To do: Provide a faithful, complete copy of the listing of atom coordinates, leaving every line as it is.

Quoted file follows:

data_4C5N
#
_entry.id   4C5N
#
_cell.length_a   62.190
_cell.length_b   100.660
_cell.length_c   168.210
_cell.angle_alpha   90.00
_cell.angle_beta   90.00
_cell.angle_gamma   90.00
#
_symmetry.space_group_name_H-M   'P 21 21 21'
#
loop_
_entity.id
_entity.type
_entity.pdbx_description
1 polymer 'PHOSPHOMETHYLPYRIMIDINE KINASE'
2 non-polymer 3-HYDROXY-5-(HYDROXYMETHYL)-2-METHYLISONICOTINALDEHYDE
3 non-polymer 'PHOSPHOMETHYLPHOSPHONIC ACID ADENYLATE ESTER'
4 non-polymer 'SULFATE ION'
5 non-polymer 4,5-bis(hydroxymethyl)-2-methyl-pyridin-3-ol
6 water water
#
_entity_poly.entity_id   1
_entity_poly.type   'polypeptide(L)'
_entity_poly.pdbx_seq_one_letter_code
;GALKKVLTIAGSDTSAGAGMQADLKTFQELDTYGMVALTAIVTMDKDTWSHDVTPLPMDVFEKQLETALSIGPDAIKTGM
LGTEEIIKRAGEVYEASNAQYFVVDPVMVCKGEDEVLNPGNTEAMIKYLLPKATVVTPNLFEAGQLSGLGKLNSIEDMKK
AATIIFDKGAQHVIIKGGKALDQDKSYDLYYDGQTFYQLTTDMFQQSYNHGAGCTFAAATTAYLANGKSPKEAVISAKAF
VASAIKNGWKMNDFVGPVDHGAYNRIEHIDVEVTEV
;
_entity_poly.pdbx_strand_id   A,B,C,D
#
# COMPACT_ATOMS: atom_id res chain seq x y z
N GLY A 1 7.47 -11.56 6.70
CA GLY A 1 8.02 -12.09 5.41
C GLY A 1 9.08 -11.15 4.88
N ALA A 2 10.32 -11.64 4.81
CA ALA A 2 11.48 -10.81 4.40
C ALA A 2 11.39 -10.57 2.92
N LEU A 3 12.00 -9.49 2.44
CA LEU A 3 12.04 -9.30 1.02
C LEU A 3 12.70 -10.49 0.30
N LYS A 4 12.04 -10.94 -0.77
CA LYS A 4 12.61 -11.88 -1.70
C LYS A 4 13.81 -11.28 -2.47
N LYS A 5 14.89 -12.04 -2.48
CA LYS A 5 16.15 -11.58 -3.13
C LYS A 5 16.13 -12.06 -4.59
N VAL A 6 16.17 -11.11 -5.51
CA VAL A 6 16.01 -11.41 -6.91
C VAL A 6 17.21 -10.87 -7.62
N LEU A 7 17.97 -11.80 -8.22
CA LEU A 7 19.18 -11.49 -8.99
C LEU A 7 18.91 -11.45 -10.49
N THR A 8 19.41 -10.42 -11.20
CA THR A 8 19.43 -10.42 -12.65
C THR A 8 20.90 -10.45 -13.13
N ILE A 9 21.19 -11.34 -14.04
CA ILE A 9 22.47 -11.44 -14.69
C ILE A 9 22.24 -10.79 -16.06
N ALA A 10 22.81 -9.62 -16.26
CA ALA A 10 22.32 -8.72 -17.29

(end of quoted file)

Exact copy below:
data_4C5N
#
_entry.id   4C5N
#
_cell.length_a   62.190
_cell.length_b   100.660
_cell.length_c   168.210
_cell.angle_alpha   90.00
_cell.angle_beta   90.00
_cell.angle_gamma   90.00
#
_symmetry.space_group_name_H-M   'P 21 21 21'
#
loop_
_entity.id
_entity.type
_entity.pdbx_description
1 polymer 'PHOSPHOMETHYLPYRIMIDINE KINASE'
2 non-polymer 3-HYDROXY-5-(HYDROXYMETHYL)-2-METHYLISONICOTINALDEHYDE
3 non-polymer 'PHOSPHOMETHYLPHOSPHONIC ACID ADENYLATE ESTER'
4 non-polymer 'SULFATE ION'
5 non-polymer 4,5-bis(hydroxymethyl)-2-methyl-pyridin-3-ol
6 water water
#
_entity_poly.entity_id   1
_entity_poly.type   'polypeptide(L)'
_entity_poly.pdbx_seq_one_letter_code
;GALKKVLTIAGSDTSAGAGMQADLKTFQELDTYGMVALTAIVTMDKDTWSHDVTPLPMDVFEKQLETALSIGPDAIKTGM
LGTEEIIKRAGEVYEASNAQYFVVDPVMVCKGEDEVLNPGNTEAMIKYLLPKATVVTPNLFEAGQLSGLGKLNSIEDMKK
AATIIFDKGAQHVIIKGGKALDQDKSYDLYYDGQTFYQLTTDMFQQSYNHGAGCTFAAATTAYLANGKSPKEAVISAKAF
VASAIKNGWKMNDFVGPVDHGAYNRIEHIDVEVTEV
;
_entity_poly.pdbx_strand_id   A,B,C,D
#
# COMPACT_ATOMS: atom_id res chain seq x y z
N GLY A 1 7.47 -11.56 6.70
CA GLY A 1 8.02 -12.09 5.41
C GLY A 1 9.08 -11.15 4.88
N ALA A 2 10.32 -11.64 4.81
CA ALA A 2 11.48 -10.81 4.40
C ALA A 2 11.39 -10.57 2.92
N LEU A 3 12.00 -9.49 2.44
CA LEU A 3 12.04 -9.30 1.02
C LEU A 3 12.70 -10.49 0.30
N LYS A 4 12.04 -10.94 -0.77
CA LYS A 4 12.61 -11.88 -1.70
C LYS A 4 13.81 -11.28 -2.47
N LYS A 5 14.89 -12.04 -2.48
CA LYS A 5 16.15 -11.58 -3.13
C LYS A 5 16.13 -12.06 -4.59
N VAL A 6 16.17 -11.11 -5.51
CA VAL A 6 16.01 -11.41 -6.91
C VAL A 6 17.21 -10.87 -7.62
N LEU A 7 17.97 -11.80 -8.22
CA LEU A 7 19.18 -11.49 -8.99
C LEU A 7 18.91 -11.45 -10.49
N THR A 8 19.41 -10.42 -11.20
CA THR A 8 19.43 -10.42 -12.65
C THR A 8 20.90 -10.45 -13.13
N ILE A 9 21.19 -11.34 -14.04
CA ILE A 9 22.47 -11.44 -14.69
C ILE A 9 22.24 -10.79 -16.06
N ALA A 10 22.81 -9.62 -16.26
CA ALA A 10 22.32 -8.72 -17.29